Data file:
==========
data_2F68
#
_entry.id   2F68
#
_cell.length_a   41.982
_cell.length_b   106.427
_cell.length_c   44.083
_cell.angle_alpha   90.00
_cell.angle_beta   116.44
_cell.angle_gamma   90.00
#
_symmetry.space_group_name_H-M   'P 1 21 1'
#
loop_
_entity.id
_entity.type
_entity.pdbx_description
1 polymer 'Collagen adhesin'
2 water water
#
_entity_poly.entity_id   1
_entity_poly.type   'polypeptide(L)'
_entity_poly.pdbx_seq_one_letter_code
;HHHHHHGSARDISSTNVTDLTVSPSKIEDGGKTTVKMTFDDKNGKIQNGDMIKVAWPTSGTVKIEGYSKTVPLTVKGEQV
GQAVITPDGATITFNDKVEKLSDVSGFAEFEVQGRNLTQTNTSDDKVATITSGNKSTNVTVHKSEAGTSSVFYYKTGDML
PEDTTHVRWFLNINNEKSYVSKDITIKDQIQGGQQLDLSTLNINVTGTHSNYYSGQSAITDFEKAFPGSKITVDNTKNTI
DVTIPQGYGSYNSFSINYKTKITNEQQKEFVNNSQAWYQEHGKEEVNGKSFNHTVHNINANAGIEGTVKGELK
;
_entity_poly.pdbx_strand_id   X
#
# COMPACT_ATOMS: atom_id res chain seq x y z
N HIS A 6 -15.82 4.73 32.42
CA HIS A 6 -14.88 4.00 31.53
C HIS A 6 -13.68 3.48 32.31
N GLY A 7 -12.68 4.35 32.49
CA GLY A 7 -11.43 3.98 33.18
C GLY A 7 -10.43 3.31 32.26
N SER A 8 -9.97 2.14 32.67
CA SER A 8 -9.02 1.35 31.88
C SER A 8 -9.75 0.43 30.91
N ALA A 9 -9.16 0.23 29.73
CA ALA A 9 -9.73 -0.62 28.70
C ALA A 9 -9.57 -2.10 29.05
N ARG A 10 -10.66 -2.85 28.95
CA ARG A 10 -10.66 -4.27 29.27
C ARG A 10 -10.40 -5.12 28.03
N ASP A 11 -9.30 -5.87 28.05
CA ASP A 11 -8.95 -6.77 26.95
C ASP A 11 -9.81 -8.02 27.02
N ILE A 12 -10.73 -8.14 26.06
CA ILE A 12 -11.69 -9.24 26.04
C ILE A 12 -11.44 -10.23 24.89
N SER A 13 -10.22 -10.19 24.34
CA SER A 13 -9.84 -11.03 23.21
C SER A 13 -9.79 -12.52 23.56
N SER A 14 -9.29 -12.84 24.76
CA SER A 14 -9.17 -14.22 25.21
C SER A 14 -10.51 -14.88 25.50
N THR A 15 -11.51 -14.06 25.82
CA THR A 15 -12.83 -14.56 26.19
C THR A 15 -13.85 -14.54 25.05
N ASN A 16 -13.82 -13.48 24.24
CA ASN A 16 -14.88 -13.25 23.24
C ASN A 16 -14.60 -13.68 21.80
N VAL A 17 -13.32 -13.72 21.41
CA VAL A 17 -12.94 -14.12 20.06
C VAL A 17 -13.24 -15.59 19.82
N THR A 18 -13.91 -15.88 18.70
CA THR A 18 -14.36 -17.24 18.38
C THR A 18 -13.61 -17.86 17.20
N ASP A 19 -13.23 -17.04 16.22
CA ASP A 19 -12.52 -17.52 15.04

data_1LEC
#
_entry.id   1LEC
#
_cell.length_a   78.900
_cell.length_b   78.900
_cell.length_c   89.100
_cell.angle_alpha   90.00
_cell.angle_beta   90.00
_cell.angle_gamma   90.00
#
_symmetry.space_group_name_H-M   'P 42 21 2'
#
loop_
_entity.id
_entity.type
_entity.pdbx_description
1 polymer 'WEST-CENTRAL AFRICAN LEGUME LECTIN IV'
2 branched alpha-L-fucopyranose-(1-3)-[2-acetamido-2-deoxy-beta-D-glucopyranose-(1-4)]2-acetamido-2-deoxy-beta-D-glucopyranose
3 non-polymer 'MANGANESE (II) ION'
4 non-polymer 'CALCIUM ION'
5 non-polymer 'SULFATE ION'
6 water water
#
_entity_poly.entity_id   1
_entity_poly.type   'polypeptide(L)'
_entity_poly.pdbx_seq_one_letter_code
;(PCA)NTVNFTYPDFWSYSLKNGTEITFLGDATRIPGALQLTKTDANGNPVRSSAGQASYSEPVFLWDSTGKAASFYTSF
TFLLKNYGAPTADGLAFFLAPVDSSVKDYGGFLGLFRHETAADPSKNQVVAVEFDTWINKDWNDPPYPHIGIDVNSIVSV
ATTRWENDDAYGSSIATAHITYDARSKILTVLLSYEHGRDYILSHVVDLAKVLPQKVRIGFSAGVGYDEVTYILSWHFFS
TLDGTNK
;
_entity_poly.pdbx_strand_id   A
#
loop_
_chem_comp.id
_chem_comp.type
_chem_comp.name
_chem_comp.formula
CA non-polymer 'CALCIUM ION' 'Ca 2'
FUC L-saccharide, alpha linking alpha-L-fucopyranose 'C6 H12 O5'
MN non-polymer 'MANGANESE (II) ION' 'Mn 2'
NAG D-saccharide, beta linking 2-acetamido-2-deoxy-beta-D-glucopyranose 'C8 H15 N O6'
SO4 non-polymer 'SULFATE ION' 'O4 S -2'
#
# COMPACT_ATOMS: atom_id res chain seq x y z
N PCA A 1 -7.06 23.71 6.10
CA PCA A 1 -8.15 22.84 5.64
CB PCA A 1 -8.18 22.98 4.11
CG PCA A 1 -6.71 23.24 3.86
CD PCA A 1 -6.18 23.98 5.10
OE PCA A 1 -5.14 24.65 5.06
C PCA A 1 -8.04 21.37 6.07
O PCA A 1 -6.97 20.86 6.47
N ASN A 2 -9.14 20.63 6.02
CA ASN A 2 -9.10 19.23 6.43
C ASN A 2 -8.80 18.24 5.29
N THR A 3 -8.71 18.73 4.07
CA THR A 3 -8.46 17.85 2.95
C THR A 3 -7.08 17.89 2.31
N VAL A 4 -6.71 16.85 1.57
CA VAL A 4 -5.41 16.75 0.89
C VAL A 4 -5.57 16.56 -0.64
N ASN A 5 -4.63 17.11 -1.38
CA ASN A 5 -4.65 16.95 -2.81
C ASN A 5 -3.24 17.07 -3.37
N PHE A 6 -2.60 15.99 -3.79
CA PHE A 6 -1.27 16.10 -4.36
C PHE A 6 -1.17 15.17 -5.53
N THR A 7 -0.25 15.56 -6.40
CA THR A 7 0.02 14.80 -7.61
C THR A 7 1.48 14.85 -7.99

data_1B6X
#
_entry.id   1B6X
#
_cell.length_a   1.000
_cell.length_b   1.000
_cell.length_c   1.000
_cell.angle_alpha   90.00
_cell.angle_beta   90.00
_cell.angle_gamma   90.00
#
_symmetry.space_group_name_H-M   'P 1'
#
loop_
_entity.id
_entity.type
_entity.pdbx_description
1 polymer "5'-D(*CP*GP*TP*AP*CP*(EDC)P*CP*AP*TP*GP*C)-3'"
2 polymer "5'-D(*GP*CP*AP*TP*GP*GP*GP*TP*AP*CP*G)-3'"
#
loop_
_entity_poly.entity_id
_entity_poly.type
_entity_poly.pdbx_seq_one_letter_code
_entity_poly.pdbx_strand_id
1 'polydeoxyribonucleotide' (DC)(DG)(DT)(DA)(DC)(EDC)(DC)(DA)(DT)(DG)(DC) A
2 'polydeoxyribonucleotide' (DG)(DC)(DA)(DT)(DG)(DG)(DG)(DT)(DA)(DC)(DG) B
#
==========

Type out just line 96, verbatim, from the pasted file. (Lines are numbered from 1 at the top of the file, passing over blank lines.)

#